'Easy Rider' has about the same transfer as on the earlier Sony release (keep in mind, again, that this box set was originally a Sony project), which is a good thing indeed – the picture looks crisp and clear without any hint of the kind of digital scrubbing that leaves movies looking rubbery and phony. The booklet explains the transfer as: "Supervised by director of photography Laszlo Kovacs, this new high-definition transfer was created in 4K resolution on a Northlight 2 Scanner from the original camera negative and the black-and-white separation masters."
'King of Marvin Gardens' is one of the revelations of this box set, partially because of this stunner of a transfer. From the moment go – with Nicholson's long, beautifully photographed monologue, your jaw will be on the floor. And it will be hard to pick it up. It’s just as technically proficient as the other movies' transfers, maybe more so. From the booklet: "Supervised by director of photography Laszlo Kovacs, this new high-definition digital transfer was created on a Spirit 4K Datacine from a new 35 mm interpositive."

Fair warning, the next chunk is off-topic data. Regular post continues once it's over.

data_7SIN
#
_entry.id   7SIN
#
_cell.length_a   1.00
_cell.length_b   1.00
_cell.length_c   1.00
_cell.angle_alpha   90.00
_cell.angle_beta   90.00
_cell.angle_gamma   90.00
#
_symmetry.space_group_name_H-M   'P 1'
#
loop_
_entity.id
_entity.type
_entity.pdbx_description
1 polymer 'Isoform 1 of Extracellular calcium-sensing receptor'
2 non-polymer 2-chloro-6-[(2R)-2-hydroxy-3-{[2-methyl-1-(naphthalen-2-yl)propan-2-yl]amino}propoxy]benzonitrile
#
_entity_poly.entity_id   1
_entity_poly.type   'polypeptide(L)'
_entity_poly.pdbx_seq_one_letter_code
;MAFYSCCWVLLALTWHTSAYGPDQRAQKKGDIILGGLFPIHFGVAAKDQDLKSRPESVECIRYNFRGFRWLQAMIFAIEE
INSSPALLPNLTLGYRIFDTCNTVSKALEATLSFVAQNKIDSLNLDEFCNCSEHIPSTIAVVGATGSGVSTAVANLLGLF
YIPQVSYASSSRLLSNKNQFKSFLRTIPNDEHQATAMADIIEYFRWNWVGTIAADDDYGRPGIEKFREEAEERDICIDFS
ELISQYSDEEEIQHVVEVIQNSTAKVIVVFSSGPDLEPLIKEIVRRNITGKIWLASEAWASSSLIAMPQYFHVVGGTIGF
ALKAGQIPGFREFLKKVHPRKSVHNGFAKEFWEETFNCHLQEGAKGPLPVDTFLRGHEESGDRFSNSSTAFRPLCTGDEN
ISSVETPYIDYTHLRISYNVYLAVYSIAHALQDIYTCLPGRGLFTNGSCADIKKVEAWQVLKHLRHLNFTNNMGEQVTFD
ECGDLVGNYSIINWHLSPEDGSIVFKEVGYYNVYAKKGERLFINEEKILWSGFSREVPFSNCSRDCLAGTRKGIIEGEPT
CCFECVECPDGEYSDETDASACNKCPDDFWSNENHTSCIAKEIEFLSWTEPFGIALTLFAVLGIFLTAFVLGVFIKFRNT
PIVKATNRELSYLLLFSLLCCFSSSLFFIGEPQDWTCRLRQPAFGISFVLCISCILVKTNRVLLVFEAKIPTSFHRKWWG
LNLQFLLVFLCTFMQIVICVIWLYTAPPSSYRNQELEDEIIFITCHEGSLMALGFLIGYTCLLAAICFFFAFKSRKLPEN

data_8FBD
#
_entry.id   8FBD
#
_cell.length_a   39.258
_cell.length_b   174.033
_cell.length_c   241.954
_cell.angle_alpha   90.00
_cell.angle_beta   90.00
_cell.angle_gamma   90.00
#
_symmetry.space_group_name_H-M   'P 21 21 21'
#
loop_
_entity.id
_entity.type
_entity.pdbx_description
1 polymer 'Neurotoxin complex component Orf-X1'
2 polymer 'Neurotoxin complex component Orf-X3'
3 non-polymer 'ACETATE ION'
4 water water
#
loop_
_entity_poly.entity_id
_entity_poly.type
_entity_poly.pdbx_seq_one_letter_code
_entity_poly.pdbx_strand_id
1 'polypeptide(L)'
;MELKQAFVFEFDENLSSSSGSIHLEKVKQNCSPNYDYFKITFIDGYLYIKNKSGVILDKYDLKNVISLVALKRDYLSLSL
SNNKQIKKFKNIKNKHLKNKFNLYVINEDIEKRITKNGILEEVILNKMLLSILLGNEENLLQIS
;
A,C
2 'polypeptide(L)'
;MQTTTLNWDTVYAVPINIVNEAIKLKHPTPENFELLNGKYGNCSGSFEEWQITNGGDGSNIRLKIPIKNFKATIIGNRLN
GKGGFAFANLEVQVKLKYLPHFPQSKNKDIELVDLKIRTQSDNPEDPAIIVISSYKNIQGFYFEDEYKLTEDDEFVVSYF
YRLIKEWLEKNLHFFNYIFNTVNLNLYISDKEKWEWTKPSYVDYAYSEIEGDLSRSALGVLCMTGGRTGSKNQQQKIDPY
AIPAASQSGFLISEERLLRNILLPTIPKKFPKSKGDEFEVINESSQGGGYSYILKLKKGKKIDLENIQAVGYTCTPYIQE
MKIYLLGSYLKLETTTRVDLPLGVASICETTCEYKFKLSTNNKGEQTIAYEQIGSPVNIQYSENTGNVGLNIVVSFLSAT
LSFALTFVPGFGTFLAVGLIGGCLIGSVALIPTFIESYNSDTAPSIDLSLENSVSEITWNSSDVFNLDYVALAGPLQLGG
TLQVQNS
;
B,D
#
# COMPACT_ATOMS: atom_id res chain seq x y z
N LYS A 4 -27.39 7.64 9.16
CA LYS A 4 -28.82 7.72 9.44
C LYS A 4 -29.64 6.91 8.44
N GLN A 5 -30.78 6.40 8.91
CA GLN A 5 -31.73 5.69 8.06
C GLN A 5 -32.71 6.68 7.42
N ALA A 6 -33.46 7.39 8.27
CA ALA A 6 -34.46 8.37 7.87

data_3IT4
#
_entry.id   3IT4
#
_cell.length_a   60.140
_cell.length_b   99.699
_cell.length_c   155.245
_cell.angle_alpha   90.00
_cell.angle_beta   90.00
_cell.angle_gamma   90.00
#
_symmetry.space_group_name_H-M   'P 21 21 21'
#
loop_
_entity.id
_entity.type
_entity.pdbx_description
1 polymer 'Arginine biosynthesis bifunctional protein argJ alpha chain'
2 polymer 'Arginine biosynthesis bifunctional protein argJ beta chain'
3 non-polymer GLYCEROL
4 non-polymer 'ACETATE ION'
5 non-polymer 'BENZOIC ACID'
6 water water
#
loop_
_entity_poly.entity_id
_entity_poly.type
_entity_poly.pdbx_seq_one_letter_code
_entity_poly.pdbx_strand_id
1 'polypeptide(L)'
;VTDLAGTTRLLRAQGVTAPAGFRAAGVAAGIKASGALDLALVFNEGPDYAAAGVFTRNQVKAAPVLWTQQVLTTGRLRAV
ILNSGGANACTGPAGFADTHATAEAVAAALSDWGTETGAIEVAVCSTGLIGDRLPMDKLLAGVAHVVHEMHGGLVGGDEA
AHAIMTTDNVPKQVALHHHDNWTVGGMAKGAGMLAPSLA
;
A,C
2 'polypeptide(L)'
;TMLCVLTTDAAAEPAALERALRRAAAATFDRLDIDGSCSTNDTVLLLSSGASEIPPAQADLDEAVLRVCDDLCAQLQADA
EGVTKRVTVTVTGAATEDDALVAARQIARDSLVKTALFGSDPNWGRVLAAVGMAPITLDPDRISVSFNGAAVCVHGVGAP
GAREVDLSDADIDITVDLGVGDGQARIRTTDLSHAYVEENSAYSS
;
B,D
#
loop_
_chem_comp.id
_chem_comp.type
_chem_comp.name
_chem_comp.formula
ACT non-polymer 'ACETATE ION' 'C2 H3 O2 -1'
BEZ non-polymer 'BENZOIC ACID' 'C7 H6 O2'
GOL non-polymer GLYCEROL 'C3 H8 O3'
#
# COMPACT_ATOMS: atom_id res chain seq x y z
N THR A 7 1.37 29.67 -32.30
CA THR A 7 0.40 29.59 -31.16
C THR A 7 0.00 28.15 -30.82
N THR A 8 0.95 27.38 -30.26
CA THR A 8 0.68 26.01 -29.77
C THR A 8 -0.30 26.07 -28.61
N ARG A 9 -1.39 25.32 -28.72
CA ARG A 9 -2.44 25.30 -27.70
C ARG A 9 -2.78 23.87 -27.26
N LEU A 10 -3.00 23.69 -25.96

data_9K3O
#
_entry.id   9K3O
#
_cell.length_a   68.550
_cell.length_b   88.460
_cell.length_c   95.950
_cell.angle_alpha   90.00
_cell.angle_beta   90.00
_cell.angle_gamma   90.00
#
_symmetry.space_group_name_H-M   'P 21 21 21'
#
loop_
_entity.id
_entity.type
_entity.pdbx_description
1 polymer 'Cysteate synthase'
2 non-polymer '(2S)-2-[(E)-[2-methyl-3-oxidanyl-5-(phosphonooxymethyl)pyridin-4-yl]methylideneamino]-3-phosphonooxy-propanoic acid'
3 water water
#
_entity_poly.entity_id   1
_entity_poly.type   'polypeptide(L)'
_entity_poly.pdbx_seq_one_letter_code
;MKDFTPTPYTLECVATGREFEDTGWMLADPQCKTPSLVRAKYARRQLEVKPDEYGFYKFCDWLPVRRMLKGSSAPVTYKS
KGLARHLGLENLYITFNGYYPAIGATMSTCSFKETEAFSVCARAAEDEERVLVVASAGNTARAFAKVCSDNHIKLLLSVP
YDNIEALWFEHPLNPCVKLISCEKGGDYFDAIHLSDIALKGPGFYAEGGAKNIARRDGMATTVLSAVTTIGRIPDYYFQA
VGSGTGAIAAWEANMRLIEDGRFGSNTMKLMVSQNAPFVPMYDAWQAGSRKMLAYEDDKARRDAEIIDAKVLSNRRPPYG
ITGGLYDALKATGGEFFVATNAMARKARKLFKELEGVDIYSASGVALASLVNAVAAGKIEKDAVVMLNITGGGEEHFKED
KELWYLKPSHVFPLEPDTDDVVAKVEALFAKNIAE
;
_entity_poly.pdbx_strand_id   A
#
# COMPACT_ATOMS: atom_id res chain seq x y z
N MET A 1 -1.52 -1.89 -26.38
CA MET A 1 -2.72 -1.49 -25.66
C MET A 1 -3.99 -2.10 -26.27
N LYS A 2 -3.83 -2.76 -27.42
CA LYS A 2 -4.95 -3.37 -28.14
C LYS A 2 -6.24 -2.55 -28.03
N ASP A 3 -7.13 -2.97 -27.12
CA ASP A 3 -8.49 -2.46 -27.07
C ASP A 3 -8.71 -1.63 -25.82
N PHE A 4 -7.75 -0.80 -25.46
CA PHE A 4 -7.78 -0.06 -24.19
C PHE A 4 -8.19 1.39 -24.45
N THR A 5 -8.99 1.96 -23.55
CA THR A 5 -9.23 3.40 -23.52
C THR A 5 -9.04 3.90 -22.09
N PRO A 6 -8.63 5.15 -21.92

'Head' is crazy. And things are approximated appropriately here - in particular the bright, brash colors are amazingly reproduced. From the booklet: "'Head' is presented in the director's preferred aspect ratio of 1.78:1. This new high-definition digital transfer was created on a Spirit 4K Datacine from a 35mm interpositive." A stunner.
'Five Easy Pieces' is also dynamite – one of the more straightforward looking, at least of the BBS productions (it lacks the hazy dreaminess of, say, 'Head' or 'A Safe Place'). That straightforwardness is evident here and things look very striking and real, without any digital tinkering or glitchy technical issues of any kind. Booklet (clearly a lot of work went into this!): "Supervised by director of photography Laszlo Kovacs, this new high-definition digital transfer was created in 4K resolution on a Northlight 2 Scanner from the original camera negative and the black-and-white separation masters."